The journey that followed was the most intense of my life. Pitch-black, in entirely unfamiliar territory, we barrelled towards Monrovia. Huge lorries would burst out of the darkness, axles straining under their excessivley overloaded cargo. Parts would be hanging off cars, or perhaps be missing at all, and the driving was creative to say the least. Motorbikes were zooming about in the middle of this action, zipping around the speeding lorries like moths to a flame. Some bikes carried 4 passengers, and many had no headlights at all. Overtaking broken down vehicles and other debris in the middle of the road was a common occurence, and it was absolutely exhilarating and terrifying in the dark. Our drivers were both immensely skilled and courageous, and they did a fantastic job of keeping us safe, however. We stopped for food, experiencing the delights of Liberian cuisine for the first time. Fried plantains, spicy rise and some incredible chicken was a great start to the trip, though I regretted trying a sauce that we were offered. It was like trying to swallow lava, and I’m still not convinced my tongue is okay! My tastebuds were bathed in a world of new flavours and textures, however, and I was very, very happy.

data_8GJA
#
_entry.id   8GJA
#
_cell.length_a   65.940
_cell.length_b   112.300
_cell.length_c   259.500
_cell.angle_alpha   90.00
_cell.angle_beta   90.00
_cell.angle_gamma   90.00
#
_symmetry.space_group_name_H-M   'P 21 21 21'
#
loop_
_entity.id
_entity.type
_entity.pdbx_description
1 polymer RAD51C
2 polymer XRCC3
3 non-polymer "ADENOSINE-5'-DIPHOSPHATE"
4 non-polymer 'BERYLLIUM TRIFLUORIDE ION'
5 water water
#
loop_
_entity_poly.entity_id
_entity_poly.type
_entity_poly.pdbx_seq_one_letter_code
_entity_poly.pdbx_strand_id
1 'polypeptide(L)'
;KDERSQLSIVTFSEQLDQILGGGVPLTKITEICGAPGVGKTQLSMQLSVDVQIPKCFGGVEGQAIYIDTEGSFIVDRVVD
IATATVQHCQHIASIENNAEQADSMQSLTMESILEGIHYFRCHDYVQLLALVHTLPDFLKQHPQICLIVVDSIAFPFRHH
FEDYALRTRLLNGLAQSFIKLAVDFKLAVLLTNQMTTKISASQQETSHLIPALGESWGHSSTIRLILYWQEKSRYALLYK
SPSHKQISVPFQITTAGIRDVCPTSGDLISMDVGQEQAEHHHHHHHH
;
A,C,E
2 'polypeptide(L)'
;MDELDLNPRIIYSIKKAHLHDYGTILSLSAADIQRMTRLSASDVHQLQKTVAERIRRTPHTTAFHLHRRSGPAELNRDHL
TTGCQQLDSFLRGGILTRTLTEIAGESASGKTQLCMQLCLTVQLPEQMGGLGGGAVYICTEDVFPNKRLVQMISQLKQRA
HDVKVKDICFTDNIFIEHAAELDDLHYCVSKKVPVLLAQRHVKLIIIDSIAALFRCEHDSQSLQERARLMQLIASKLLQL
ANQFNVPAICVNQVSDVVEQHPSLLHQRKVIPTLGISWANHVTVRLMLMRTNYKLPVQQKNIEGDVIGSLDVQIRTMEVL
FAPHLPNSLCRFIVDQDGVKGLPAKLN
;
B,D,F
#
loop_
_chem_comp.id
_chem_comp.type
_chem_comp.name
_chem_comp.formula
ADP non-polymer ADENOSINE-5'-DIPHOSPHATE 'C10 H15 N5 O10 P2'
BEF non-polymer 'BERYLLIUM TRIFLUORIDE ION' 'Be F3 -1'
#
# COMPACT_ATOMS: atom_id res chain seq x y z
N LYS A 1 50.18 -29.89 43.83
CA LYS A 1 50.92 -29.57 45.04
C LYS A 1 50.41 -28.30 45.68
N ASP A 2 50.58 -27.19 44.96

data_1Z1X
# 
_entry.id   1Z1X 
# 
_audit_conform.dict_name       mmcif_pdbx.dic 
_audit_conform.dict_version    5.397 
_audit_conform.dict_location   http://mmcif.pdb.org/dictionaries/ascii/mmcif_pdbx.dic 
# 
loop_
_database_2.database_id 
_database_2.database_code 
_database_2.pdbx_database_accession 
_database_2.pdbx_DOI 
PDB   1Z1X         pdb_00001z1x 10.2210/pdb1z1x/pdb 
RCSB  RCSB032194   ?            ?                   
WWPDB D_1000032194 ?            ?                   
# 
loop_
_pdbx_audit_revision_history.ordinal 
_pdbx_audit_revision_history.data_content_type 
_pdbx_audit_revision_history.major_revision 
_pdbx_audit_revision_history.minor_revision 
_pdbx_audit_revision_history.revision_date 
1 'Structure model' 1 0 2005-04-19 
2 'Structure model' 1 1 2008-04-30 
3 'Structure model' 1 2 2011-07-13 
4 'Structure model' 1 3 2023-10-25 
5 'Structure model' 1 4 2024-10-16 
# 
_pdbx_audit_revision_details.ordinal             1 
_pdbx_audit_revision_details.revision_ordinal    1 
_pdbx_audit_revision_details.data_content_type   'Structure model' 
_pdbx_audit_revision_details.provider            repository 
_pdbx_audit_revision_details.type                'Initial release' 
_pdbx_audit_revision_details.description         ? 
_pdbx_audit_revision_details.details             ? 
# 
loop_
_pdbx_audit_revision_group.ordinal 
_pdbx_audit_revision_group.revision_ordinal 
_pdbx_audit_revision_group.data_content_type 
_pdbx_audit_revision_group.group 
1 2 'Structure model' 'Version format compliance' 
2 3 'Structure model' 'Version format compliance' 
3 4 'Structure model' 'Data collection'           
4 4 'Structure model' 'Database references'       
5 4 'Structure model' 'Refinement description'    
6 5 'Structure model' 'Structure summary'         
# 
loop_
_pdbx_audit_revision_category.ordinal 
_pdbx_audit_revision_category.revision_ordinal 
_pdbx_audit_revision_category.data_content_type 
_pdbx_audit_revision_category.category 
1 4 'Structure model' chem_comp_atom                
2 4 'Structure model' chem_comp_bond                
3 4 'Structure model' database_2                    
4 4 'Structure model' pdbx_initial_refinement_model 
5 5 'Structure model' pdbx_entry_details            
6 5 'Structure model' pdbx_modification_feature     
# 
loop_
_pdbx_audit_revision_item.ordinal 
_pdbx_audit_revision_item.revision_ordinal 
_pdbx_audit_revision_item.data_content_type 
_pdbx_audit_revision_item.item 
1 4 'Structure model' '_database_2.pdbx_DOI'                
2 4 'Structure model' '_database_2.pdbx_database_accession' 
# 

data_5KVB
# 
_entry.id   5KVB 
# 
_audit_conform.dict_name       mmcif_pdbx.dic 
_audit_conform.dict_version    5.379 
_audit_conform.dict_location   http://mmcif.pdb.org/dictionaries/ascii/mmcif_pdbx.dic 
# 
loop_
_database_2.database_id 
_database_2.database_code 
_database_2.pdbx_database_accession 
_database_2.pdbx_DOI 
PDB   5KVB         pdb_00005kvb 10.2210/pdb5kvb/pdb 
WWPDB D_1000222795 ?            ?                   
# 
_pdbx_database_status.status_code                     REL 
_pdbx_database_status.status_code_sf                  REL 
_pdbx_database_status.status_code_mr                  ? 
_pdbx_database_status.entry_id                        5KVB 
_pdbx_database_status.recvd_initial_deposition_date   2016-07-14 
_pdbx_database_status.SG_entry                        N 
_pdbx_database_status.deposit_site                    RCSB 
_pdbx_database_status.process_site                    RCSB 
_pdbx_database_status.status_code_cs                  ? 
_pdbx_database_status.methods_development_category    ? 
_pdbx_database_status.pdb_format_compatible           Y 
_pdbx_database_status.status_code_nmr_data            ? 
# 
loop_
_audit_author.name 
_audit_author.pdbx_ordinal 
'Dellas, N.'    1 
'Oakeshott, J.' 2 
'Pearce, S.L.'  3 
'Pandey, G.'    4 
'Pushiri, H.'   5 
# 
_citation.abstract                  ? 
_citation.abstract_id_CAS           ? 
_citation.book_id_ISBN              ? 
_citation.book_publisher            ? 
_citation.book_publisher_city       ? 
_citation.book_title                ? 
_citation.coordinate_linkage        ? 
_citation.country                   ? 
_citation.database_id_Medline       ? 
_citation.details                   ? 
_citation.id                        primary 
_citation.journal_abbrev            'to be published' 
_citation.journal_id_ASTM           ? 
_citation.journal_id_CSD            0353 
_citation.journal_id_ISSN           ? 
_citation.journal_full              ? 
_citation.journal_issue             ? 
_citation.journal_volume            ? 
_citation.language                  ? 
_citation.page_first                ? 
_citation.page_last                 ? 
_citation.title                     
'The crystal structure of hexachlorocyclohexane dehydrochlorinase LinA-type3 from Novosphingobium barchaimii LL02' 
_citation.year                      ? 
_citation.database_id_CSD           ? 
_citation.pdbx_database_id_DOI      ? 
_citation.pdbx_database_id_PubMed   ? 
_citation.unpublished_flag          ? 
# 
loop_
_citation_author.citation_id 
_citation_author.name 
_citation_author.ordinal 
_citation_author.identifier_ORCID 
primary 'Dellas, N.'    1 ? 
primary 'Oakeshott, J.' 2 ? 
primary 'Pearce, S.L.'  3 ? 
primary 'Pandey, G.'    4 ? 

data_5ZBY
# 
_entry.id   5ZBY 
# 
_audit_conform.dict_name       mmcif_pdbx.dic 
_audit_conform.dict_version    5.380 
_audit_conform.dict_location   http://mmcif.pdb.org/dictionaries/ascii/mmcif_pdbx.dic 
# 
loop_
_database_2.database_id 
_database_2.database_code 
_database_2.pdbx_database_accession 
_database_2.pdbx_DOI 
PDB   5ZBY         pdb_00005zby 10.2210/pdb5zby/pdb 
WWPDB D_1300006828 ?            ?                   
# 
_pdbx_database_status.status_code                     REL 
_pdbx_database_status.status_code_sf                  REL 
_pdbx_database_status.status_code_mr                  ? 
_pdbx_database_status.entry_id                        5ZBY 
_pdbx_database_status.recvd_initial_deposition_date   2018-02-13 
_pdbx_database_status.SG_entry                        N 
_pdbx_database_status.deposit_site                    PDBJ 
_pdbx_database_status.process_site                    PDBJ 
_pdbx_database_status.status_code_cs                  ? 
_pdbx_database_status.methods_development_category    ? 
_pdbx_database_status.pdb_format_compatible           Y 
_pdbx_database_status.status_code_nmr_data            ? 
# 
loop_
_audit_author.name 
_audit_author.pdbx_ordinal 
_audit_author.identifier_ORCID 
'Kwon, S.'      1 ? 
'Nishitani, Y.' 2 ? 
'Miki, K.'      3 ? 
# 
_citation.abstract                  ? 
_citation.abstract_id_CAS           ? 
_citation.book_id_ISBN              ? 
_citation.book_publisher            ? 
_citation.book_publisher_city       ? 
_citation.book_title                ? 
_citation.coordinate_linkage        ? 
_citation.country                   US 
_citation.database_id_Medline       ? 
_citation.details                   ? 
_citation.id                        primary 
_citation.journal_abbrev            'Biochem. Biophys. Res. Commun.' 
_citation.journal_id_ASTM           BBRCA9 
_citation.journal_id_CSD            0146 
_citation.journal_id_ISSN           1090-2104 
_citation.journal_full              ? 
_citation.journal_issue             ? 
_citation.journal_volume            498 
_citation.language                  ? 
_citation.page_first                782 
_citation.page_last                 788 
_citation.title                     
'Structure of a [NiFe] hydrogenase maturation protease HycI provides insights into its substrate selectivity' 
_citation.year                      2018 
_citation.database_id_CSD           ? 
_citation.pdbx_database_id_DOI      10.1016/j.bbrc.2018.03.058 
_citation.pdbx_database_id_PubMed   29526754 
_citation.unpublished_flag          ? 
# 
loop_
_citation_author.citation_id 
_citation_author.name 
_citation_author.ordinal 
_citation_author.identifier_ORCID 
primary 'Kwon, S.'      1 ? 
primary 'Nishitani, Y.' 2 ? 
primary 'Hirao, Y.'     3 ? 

We set off into the darkness once more, headed toward the city centre. It was electric, absolutely buzzing with activity wherever you looked. It is hard to put in to words quite what Liberian roads are like, but believe me, every moment is edge-of-your-seat stuff. We also saw the Liberian police for the first time, sitting in the back of a pick-up, toting kalashnikovs, helmets and flak jackets. This was a stark reminder that we were not in the UK anymore, and I certainly wouldn’t pick a fight with them. 

Bumping our way down a dirt track near the city centre, we found our secure compund that was to be our home for the night, Hiking up a few sets of stairs with my bags all but killed me off, but between the YMCA staff and Jordan, my Glaswegian counterpart, we made it. Exhausted from a long day of travel, I set-up my mosquito net and decided to shower in the morning- the sweat could wait. I ducked under the net, and I was dead to the world in seconds.